Piston Slap: The Fallacy of the Low Mile Original (Part II)

Sajeev Mehta
by Sajeev Mehta
piston slap the fallacy of the low mile original part ii

Ankush writes:

Hi Sajeev,

I have been reading your reviews and advice columns for a while now. I came across one where you recommend buying a newer model car with higher mileage as opposed to an older with lesser miles. I frankly believe that this probably is quite specific to the cars under scrutiny. That said, I find myself in a similar dilemma and thought I’d be better off seeking expert advice than my own guess work.

I am certain I want a Ford Mustang. Always have. As you may know, the Mustangs had one body type uptil 2004 and then 2005 is when they launched the meaner looking new body. Described below are my options (mind you neither is ‘new’. It’s all just relative)

1) Ford Mustang GT – 2000 make

– 71K miles

– Single owner (family); driven by a ~45yr old lady

– V8 engine which obviously costs more

– Leather interiors

– Pretty awesome condition, at least to look at

2) Ford Mustang -2006 make

– 116K miles, claimed to be highway miles

-Single owner (some dude) but sold by a dealer

-V6 engine. I don’t mind fewer cylinders. If anything it will give me a tad bit more on the gas mileage scale

– Fabric interiors

– Some dings but not bad at all. I’d be happy to ride it.

-I prefer the color of this one marginally. Cherry vs. Silver for the 2000.

Obviously, the newer body type is a good thing but isn’t 116K way too many miles? Also, I think I can bring them both down to $1000 less than the KBB suggested price. Your thoughts?

One quick additional question- do I need to get a compression test on a used car or are visual tests by a qualified mechanic enough?

Sajeev answers:

The lure of owning a Mustang GT vs. the base model aside, this fits nicely in my “low mile original” fallacy argument. Depending on the service receipts for both. If you haven’t asked for both vehicle’s service history, stop whatever you are doing and DO IT. And if you can get an OASIS report from a local Ford dealer on the 2006 Mustang, make it happen.

Why? Because without knowing the details there’s a good chance the older Mustang GT’s brakes, tires and other wear items aren’t as fresh/reconditioned as the newer one. While I’m not a huge fan of that Mustang’s rock solid interior, limited visibility and generally XL-sized styling, but that SN-95 (1999+) comes from Ford’s even darker days of beancounting. And it shows. The V6 ‘stang is a better car overall, and odds are the wear items are better sorted too.

Is a 2006 model with 116k too many miles? Nope, it’s still a seven year old car. With basic maintenance done on a regular basis, this car will last for 100,000+ miles with minor repairs needed along the way. Again, service receipts!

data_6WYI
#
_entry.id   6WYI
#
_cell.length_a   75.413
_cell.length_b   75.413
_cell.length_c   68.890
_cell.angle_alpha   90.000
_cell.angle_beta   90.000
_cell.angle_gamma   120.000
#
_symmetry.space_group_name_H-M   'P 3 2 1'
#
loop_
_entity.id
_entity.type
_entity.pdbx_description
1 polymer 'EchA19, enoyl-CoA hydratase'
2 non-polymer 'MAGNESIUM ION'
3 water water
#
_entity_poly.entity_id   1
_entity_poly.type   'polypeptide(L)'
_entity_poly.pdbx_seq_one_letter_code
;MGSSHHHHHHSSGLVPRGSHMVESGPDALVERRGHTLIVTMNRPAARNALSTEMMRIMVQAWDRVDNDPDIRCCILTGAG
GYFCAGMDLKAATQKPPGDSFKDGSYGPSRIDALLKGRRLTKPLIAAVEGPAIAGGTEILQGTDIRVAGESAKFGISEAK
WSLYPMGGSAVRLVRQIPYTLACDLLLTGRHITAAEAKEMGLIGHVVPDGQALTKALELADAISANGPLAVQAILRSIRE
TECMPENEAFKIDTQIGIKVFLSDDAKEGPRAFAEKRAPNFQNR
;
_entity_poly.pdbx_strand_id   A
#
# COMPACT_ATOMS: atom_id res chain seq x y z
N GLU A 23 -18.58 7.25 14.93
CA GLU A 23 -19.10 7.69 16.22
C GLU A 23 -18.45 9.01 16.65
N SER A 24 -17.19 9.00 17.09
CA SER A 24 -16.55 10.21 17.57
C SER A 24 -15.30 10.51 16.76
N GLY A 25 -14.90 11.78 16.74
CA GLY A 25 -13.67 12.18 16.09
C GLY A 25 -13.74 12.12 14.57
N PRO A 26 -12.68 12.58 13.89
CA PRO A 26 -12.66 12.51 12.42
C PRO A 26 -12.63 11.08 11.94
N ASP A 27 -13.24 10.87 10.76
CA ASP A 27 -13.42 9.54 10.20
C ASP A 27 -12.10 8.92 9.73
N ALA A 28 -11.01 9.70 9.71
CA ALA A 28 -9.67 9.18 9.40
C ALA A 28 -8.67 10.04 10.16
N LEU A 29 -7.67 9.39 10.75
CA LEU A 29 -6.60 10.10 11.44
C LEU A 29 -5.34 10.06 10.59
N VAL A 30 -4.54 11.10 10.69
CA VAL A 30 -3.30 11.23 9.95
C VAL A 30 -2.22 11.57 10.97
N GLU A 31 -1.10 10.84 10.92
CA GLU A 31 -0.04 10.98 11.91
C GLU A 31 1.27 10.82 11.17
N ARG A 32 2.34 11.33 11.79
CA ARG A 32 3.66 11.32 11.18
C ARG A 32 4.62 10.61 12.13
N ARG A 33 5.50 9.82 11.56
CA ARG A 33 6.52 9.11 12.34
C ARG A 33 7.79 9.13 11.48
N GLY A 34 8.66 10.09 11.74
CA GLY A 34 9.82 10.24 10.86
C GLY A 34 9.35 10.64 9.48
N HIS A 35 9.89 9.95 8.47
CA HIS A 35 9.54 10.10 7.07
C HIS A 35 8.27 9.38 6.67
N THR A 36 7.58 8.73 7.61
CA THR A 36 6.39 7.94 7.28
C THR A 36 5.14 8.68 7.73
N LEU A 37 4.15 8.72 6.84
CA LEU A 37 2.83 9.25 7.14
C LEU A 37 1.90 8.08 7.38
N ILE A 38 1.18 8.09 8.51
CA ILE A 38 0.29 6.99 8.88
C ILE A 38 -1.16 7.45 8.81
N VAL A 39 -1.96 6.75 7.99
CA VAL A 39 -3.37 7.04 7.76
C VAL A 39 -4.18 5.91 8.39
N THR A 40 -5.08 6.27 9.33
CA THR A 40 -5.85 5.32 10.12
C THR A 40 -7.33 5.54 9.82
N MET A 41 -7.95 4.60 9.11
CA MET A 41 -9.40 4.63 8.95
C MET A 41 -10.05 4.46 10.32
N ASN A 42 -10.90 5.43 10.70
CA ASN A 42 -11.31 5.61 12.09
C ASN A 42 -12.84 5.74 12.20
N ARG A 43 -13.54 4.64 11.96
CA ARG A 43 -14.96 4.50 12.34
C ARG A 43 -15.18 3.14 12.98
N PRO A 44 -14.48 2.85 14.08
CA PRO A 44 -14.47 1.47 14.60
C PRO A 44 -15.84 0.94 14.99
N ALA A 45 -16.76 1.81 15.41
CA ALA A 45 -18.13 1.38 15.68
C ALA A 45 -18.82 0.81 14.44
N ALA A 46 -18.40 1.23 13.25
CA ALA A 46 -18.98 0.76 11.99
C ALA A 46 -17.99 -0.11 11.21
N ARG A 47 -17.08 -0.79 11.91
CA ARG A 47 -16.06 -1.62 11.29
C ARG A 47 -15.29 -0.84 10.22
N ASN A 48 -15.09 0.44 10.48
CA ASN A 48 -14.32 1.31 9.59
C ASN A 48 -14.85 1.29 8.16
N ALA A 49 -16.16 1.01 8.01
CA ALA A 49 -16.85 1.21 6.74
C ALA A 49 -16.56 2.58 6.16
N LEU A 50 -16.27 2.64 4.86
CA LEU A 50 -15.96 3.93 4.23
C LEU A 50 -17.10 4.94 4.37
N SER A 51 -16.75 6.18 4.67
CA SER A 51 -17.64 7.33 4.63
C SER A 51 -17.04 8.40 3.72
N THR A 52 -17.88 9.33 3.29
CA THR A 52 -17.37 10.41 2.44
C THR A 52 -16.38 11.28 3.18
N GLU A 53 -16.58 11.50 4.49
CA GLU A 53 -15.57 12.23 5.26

And to your last point? A compression test isn’t necessary, unless you are super paranoid. If the oil and coolant look proper, you don’t see smoke from the tailpipes upon start up (when the motor is cold) and the power feels as good as every other V6 Mustang on the market, odds are the compression is fine. While buying a used car is always a risk, compression problems aren’t very likely in your case.

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  • Jimbob457 Jimbob457 on May 12, 2013

    There are two kinds of wear on any motor vehicle: friction (relates to mileage) and oxidation (relates to chronological age and affects mostly rubber and plastic). I recently scored (if I may use some drug argot) a '99 Mercury Grand Marquis with a genuine 23K miles. The previous owner had replaced all the obvious rubber parts - tires, hoses, belts, etc. Six months later I am still fussing with the few remaining oxidation problems on minor bits and pieces - bushings, seals, grommets, fluid lines, filters, etc. There are some obsolescence issues on a '99 Panther platform, so all else the same newer, is always better. I had to spend $200 on a new radio. I have tweaked the ride and handling some with after market parts, but it will never be as good as the Acura 3.2TL it replaces. Still it is a 300K mile car that is in almost new condition, cheap to fix and drives the Interstates like a living room couch. All this for less than $8,000.

  • Iantm Iantm on May 14, 2013

    Back in 2009, my wife had to have an Aquarius Blue New Beetle convertible. So, I took some time and found two good examples at the local dealer here in Pittsburgh. Both were bought at Auction from Florida (no rust), were in mint condition, but they had a fair number of differences. We had our pick of an 05 1.8t with 28k miles on it or an 06 2.5 with 53k miles on it. Both were automatic, VW Certified Pre Loved, etc. Drove both, liked both (the 2.5 felt better around town than the 1.8t oddly enough) - but we went with the 2.5 at the end of the day. Why? You may ask - the 2.5 was considered high mileage at the time, and as such - the dealer managed to come down $4k on the original asking price. I felt more comfortable with the 2.5, as it was a lease car that the previous lessee went over on mileage - full service history was provided - and the car ran like a top. Strangely (knocks on wood), that Beetle has been the most trouble free car we've ever owned. If buying something 3-5 years old, I'll take the extra miles, provided a good service history and get it for less as I know that the stuff that's likely to break already has and was handled by the previous owner/lessee.

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